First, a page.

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John, I will give you a touche' on the definition of tenure. I was simply stating that teachers no longer have the guarantee of a contract from year to year.
However, after deductions, a teacher's pay is very modest and most teachers I know personally cannot make their monthly bills and in many cases their children are on Peachcare due to furlough days and other cuts. Combine that with having to pay out of pocket for classroom needs and the fact that many more than eight hours are worked during those 184 days may help you understand what I am talking about. I know teachers who pay in excess of $800 per month for student loan payments. I was not being judgemental, merely honest.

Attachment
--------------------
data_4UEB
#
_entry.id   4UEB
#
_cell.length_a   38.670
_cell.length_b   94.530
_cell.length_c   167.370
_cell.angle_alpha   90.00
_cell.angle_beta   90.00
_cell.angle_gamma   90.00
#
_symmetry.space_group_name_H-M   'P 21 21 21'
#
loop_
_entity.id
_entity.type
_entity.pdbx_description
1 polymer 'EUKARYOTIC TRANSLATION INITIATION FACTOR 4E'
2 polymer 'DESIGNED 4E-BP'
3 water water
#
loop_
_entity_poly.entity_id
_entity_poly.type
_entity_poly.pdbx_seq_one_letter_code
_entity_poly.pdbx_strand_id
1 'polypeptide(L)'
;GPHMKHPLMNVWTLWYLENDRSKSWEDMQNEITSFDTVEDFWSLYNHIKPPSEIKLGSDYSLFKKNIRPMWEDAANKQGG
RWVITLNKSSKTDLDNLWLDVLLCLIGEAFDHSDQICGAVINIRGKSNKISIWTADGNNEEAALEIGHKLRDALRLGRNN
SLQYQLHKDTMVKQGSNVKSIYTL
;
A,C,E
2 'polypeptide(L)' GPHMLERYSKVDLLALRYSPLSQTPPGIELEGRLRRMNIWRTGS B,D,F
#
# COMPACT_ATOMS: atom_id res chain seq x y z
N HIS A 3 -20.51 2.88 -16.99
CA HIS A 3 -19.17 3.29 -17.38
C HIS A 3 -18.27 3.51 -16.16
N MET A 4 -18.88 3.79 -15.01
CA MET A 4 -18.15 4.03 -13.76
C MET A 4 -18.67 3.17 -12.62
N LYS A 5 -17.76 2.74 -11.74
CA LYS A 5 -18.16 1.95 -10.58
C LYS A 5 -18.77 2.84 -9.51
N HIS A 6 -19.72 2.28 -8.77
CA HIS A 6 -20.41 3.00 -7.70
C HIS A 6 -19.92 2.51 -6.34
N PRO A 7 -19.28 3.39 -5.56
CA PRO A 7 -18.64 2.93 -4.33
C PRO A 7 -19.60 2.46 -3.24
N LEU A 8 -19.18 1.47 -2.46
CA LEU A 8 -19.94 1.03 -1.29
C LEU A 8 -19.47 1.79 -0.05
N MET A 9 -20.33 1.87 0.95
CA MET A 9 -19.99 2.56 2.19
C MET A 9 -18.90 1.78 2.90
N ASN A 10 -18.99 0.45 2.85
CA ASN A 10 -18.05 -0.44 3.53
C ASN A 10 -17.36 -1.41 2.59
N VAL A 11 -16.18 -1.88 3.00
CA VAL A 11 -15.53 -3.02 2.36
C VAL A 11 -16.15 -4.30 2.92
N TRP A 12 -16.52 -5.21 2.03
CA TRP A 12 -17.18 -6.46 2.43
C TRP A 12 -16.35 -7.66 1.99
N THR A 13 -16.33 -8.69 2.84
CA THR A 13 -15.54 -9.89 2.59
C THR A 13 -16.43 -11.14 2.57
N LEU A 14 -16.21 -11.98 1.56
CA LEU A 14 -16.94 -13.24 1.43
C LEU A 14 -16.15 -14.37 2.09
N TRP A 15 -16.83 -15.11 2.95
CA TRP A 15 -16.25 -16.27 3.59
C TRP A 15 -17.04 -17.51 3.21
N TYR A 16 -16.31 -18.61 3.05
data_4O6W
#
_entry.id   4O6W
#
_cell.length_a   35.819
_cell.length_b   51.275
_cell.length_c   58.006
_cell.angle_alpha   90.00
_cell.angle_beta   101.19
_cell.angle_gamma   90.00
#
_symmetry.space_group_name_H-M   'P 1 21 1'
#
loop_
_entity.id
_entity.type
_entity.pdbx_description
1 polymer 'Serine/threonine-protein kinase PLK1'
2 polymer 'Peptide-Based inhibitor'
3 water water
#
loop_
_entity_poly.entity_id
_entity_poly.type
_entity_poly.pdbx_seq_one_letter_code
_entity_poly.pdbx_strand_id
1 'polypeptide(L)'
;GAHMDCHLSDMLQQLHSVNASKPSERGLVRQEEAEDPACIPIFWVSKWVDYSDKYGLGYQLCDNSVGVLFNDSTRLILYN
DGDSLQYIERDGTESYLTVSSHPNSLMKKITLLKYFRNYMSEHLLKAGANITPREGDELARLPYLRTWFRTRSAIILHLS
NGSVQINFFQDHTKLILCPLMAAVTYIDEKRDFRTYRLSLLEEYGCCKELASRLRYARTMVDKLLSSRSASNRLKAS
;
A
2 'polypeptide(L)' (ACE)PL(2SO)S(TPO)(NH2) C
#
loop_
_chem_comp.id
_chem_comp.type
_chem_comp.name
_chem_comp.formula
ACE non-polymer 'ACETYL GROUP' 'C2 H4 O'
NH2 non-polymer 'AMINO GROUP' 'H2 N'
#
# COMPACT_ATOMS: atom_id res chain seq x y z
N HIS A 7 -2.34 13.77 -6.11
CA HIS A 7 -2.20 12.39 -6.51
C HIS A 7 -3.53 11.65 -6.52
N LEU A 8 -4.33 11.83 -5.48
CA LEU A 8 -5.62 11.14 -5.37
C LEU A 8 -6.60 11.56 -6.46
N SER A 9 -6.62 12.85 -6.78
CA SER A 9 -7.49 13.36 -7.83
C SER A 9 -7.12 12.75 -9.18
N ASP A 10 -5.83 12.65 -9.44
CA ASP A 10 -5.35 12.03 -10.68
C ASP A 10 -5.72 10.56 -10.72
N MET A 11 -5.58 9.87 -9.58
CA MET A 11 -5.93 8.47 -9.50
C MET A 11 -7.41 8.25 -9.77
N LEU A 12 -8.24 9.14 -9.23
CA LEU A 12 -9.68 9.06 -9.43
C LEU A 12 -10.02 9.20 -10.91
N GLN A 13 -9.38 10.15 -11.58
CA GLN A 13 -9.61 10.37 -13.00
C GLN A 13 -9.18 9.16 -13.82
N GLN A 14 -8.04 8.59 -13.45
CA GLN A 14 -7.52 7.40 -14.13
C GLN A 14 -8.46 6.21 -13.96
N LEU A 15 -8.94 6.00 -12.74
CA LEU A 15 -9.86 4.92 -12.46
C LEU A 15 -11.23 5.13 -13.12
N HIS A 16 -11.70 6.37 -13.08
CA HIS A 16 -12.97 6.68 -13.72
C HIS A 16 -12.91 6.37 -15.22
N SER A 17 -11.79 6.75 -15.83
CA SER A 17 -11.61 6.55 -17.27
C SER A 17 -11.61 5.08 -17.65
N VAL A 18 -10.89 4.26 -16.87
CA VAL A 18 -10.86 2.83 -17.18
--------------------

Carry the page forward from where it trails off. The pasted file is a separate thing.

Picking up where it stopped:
Teachers in Newton do not get tenure nor do they get merit pay. They get paid very modest amounts and considering how much money comes out of their pockets for their classrooms and health insurance it is just pitiful that people who do not work in the field can criticize. They do not earn higher degrees for the pay increase as the amount of the tuition is more than they would ever recover from the pay raise. Most teachers would agree that they now bring home less money with higher degrees than they did with a bachelor degree. Don't believe me? Do the research yourself.
Last login: Sunday, April 14, 2013